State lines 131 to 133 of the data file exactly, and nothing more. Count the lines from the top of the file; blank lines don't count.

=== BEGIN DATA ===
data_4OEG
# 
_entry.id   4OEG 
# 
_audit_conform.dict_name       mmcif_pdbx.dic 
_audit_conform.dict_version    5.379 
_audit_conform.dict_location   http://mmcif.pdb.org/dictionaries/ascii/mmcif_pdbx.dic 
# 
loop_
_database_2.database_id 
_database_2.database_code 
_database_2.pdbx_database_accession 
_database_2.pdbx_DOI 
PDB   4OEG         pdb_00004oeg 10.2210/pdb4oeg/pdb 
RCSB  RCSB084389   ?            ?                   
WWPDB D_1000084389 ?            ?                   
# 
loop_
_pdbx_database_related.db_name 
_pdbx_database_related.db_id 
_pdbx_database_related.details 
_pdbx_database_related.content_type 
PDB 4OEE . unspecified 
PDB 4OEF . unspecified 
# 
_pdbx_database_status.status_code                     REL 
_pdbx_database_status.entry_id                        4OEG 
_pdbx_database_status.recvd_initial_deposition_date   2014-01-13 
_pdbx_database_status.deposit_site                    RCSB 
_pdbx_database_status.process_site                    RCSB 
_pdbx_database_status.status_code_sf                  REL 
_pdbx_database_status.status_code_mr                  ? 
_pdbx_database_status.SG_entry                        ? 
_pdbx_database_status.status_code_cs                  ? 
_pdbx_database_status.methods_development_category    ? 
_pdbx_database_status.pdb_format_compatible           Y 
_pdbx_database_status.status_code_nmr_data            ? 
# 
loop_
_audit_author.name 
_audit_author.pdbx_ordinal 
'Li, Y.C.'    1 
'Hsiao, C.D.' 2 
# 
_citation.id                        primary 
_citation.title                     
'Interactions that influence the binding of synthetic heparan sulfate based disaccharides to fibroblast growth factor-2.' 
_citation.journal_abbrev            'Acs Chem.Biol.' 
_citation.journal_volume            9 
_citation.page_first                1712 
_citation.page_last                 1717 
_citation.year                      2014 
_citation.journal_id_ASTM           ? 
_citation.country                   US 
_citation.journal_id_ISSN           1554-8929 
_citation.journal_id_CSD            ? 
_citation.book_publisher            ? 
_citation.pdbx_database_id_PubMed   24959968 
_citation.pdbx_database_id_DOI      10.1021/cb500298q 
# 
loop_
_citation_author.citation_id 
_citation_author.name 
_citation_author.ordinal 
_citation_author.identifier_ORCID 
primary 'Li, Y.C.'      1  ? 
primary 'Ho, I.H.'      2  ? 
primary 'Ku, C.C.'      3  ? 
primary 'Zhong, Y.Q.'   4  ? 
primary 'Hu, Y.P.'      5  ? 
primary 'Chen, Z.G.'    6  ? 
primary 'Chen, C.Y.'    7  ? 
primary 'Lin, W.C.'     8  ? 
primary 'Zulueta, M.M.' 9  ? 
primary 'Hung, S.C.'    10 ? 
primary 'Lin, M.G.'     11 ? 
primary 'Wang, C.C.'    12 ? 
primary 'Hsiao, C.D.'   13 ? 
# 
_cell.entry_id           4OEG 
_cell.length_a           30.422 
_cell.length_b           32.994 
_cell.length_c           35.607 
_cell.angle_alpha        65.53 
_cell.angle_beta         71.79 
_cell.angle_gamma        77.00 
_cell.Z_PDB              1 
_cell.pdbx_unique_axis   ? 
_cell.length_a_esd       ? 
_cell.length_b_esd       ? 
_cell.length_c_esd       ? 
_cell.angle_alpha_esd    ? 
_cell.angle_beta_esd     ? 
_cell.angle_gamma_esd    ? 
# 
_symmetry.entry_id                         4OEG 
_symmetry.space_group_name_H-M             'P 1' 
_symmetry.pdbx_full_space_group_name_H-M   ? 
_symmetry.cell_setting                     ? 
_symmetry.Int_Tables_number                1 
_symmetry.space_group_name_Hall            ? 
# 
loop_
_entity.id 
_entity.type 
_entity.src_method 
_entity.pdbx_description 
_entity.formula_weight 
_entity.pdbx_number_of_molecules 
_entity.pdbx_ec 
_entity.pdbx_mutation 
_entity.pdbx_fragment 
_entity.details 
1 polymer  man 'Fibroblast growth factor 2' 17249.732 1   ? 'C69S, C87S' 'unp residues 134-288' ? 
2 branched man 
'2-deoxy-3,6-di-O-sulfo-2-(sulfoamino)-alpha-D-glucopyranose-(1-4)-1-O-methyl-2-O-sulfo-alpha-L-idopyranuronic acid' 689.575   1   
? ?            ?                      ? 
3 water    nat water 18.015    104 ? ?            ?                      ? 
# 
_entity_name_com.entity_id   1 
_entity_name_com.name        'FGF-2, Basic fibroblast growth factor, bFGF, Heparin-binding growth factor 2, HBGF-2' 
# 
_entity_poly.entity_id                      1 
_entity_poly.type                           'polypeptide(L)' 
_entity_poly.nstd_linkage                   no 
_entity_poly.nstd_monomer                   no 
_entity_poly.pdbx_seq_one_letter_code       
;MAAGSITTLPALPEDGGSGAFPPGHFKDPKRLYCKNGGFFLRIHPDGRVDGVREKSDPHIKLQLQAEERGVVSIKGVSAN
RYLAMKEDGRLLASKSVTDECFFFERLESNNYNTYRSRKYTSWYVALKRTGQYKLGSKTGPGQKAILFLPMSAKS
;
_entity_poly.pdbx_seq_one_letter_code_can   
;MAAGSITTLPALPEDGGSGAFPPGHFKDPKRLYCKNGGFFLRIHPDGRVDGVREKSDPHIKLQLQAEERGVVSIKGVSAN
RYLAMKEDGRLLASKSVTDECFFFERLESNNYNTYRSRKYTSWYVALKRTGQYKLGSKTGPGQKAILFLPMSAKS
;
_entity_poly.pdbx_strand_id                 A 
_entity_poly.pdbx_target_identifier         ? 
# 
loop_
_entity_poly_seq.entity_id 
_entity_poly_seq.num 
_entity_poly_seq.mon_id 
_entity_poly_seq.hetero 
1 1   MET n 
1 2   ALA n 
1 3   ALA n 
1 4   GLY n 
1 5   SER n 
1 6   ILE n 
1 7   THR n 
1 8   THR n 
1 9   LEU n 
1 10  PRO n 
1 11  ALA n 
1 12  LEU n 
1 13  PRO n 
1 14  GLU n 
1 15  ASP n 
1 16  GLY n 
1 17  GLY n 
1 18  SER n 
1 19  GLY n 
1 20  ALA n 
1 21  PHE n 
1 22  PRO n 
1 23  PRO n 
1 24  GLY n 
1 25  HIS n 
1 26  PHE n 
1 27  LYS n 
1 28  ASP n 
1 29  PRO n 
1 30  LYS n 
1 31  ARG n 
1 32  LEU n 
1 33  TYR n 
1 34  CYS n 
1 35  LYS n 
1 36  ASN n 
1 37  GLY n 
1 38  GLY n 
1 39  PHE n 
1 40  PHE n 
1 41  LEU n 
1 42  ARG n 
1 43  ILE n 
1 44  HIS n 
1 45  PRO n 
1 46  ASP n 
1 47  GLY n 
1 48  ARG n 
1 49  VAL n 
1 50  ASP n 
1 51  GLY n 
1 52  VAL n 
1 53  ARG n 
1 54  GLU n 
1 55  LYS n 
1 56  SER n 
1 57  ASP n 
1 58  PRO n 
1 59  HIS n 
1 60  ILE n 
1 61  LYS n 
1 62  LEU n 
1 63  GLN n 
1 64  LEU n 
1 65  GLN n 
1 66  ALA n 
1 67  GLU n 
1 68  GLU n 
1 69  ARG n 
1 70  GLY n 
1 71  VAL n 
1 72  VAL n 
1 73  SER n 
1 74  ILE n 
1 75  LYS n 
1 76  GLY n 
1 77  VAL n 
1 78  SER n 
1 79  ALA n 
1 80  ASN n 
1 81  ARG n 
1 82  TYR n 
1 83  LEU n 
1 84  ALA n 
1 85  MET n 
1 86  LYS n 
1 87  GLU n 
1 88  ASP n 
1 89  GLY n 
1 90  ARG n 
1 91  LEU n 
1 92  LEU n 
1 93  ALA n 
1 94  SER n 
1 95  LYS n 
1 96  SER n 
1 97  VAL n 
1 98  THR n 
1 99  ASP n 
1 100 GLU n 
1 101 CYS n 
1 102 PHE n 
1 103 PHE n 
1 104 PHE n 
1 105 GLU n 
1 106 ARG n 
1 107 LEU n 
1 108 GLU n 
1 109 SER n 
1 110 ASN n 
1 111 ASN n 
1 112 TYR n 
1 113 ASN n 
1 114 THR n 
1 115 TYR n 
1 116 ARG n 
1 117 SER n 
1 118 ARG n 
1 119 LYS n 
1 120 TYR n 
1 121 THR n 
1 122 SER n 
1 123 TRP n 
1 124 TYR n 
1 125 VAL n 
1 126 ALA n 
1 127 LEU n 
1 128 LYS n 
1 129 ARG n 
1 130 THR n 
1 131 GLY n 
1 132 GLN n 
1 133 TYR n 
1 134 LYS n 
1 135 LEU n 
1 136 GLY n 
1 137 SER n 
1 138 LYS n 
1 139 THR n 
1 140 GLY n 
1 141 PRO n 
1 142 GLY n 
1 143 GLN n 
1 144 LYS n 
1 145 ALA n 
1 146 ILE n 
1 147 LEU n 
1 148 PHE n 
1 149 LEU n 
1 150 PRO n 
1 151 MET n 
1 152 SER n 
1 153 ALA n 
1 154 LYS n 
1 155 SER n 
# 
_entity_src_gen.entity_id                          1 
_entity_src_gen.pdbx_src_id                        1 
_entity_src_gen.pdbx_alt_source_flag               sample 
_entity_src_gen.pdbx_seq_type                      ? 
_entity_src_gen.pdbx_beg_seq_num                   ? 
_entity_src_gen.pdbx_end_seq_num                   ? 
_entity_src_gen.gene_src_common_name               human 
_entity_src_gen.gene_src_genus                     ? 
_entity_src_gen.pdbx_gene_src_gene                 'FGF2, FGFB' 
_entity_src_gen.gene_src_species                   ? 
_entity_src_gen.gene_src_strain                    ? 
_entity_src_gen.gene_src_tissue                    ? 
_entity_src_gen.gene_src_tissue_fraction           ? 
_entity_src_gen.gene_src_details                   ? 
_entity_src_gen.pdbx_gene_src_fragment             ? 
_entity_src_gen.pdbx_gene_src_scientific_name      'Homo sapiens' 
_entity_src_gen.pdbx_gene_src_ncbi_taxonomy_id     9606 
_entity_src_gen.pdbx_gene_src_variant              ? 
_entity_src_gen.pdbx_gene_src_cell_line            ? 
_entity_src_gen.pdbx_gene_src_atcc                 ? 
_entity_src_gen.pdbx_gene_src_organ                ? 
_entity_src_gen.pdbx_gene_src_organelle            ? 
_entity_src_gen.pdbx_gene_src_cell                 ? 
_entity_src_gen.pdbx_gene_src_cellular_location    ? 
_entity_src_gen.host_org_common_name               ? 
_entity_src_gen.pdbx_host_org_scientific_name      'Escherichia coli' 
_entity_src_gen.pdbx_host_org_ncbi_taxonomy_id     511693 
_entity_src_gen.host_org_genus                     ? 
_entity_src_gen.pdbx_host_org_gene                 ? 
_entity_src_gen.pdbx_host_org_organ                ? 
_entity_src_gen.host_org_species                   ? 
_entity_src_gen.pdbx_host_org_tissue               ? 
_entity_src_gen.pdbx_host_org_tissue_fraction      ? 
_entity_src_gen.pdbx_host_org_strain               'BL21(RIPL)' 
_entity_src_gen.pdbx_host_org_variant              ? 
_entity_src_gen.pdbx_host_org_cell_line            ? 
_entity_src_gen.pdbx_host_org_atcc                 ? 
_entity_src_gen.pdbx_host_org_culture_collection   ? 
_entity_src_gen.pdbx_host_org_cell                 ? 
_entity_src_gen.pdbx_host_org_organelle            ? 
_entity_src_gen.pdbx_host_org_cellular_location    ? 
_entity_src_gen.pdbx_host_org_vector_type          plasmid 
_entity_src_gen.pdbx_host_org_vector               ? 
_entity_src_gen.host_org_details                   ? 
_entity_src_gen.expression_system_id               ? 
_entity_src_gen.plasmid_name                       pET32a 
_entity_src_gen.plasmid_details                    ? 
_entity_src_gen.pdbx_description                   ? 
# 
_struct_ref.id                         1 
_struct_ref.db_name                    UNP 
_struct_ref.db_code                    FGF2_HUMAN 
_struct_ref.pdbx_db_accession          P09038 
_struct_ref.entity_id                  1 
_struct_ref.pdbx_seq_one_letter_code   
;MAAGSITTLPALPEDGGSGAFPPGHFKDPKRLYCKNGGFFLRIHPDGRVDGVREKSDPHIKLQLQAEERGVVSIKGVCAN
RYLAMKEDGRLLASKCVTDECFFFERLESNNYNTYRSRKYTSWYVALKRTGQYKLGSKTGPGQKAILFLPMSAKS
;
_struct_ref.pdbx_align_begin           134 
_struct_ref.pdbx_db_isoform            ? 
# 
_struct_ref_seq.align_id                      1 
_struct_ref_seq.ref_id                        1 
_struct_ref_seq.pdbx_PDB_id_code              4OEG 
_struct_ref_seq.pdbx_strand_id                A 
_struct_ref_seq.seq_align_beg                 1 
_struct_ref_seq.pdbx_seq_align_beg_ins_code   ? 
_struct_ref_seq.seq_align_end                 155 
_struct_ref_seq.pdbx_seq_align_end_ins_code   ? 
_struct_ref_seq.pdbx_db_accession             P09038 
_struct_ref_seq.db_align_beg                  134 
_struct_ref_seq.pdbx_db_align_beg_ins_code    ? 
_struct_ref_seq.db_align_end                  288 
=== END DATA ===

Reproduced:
_entity_poly.pdbx_seq_one_letter_code_can   
;MAAGSITTLPALPEDGGSGAFPPGHFKDPKRLYCKNGGFFLRIHPDGRVDGVREKSDPHIKLQLQAEERGVVSIKGVSAN
RYLAMKEDGRLLASKSVTDECFFFERLESNNYNTYRSRKYTSWYVALKRTGQYKLGSKTGPGQKAILFLPMSAKS